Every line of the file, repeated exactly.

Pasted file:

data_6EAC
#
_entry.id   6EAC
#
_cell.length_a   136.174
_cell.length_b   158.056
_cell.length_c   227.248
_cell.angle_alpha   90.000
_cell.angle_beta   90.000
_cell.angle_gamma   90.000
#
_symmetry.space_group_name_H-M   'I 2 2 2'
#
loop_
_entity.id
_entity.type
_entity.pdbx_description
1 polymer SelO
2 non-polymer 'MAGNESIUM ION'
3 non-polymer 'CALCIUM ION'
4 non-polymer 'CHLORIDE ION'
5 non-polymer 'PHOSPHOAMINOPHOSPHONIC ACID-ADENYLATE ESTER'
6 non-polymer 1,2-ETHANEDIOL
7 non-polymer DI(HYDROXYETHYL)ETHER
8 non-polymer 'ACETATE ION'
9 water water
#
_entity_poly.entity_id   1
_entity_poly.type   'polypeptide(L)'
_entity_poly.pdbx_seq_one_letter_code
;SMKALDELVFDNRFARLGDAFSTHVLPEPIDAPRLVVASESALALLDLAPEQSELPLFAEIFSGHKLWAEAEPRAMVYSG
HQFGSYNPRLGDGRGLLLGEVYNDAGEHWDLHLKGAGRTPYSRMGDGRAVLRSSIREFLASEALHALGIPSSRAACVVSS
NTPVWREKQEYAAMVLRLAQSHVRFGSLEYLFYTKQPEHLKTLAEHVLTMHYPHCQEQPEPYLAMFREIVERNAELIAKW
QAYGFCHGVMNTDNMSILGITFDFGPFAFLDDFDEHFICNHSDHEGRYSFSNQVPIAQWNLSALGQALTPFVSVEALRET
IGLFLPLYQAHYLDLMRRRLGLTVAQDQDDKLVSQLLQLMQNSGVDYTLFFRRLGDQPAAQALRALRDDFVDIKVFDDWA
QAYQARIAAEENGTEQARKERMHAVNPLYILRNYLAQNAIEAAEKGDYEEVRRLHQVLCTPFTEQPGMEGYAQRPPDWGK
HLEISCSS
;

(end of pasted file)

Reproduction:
data_6EAC
#
_entry.id   6EAC
#
_cell.length_a   136.174
_cell.length_b   158.056
_cell.length_c   227.248
_cell.angle_alpha   90.000
_cell.angle_beta   90.000
_cell.angle_gamma   90.000
#
_symmetry.space_group_name_H-M   'I 2 2 2'
#
loop_
_entity.id
_entity.type
_entity.pdbx_description
1 polymer SelO
2 non-polymer 'MAGNESIUM ION'
3 non-polymer 'CALCIUM ION'
4 non-polymer 'CHLORIDE ION'
5 non-polymer 'PHOSPHOAMINOPHOSPHONIC ACID-ADENYLATE ESTER'
6 non-polymer 1,2-ETHANEDIOL
7 non-polymer DI(HYDROXYETHYL)ETHER
8 non-polymer 'ACETATE ION'
9 water water
#
_entity_poly.entity_id   1
_entity_poly.type   'polypeptide(L)'
_entity_poly.pdbx_seq_one_letter_code
;SMKALDELVFDNRFARLGDAFSTHVLPEPIDAPRLVVASESALALLDLAPEQSELPLFAEIFSGHKLWAEAEPRAMVYSG
HQFGSYNPRLGDGRGLLLGEVYNDAGEHWDLHLKGAGRTPYSRMGDGRAVLRSSIREFLASEALHALGIPSSRAACVVSS
NTPVWREKQEYAAMVLRLAQSHVRFGSLEYLFYTKQPEHLKTLAEHVLTMHYPHCQEQPEPYLAMFREIVERNAELIAKW
QAYGFCHGVMNTDNMSILGITFDFGPFAFLDDFDEHFICNHSDHEGRYSFSNQVPIAQWNLSALGQALTPFVSVEALRET
IGLFLPLYQAHYLDLMRRRLGLTVAQDQDDKLVSQLLQLMQNSGVDYTLFFRRLGDQPAAQALRALRDDFVDIKVFDDWA
QAYQARIAAEENGTEQARKERMHAVNPLYILRNYLAQNAIEAAEKGDYEEVRRLHQVLCTPFTEQPGMEGYAQRPPDWGK
HLEISCSS
;